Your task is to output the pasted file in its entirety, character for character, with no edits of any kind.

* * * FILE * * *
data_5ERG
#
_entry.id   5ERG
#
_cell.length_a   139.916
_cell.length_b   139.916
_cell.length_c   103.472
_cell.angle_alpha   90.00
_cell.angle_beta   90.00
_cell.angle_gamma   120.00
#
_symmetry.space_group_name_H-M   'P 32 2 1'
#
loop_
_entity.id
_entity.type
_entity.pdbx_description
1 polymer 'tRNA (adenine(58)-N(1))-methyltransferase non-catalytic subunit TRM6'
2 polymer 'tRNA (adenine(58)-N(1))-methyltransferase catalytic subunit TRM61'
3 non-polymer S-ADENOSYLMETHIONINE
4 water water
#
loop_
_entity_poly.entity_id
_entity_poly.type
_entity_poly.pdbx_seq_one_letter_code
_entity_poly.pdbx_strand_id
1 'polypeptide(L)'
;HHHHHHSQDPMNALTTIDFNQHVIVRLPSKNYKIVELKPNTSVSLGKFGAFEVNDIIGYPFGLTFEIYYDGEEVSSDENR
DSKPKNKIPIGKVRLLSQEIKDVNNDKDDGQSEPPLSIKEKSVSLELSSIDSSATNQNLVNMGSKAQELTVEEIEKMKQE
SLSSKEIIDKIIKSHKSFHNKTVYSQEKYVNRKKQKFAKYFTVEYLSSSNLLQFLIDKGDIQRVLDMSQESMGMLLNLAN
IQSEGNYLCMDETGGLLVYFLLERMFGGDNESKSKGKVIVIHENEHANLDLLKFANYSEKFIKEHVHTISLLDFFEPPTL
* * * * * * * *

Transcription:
data_5ERG
#
_entry.id   5ERG
#
_cell.length_a   139.916
_cell.length_b   139.916
_cell.length_c   103.472
_cell.angle_alpha   90.00
_cell.angle_beta   90.00
_cell.angle_gamma   120.00
#
_symmetry.space_group_name_H-M   'P 32 2 1'
#
loop_
_entity.id
_entity.type
_entity.pdbx_description
1 polymer 'tRNA (adenine(58)-N(1))-methyltransferase non-catalytic subunit TRM6'
2 polymer 'tRNA (adenine(58)-N(1))-methyltransferase catalytic subunit TRM61'
3 non-polymer S-ADENOSYLMETHIONINE
4 water water
#
loop_
_entity_poly.entity_id
_entity_poly.type
_entity_poly.pdbx_seq_one_letter_code
_entity_poly.pdbx_strand_id
1 'polypeptide(L)'
;HHHHHHSQDPMNALTTIDFNQHVIVRLPSKNYKIVELKPNTSVSLGKFGAFEVNDIIGYPFGLTFEIYYDGEEVSSDENR
DSKPKNKIPIGKVRLLSQEIKDVNNDKDDGQSEPPLSIKEKSVSLELSSIDSSATNQNLVNMGSKAQELTVEEIEKMKQE
SLSSKEIIDKIIKSHKSFHNKTVYSQEKYVNRKKQKFAKYFTVEYLSSSNLLQFLIDKGDIQRVLDMSQESMGMLLNLAN
IQSEGNYLCMDETGGLLVYFLLERMFGGDNESKSKGKVIVIHENEHANLDLLKFANYSEKFIKEHVHTISLLDFFEPPTL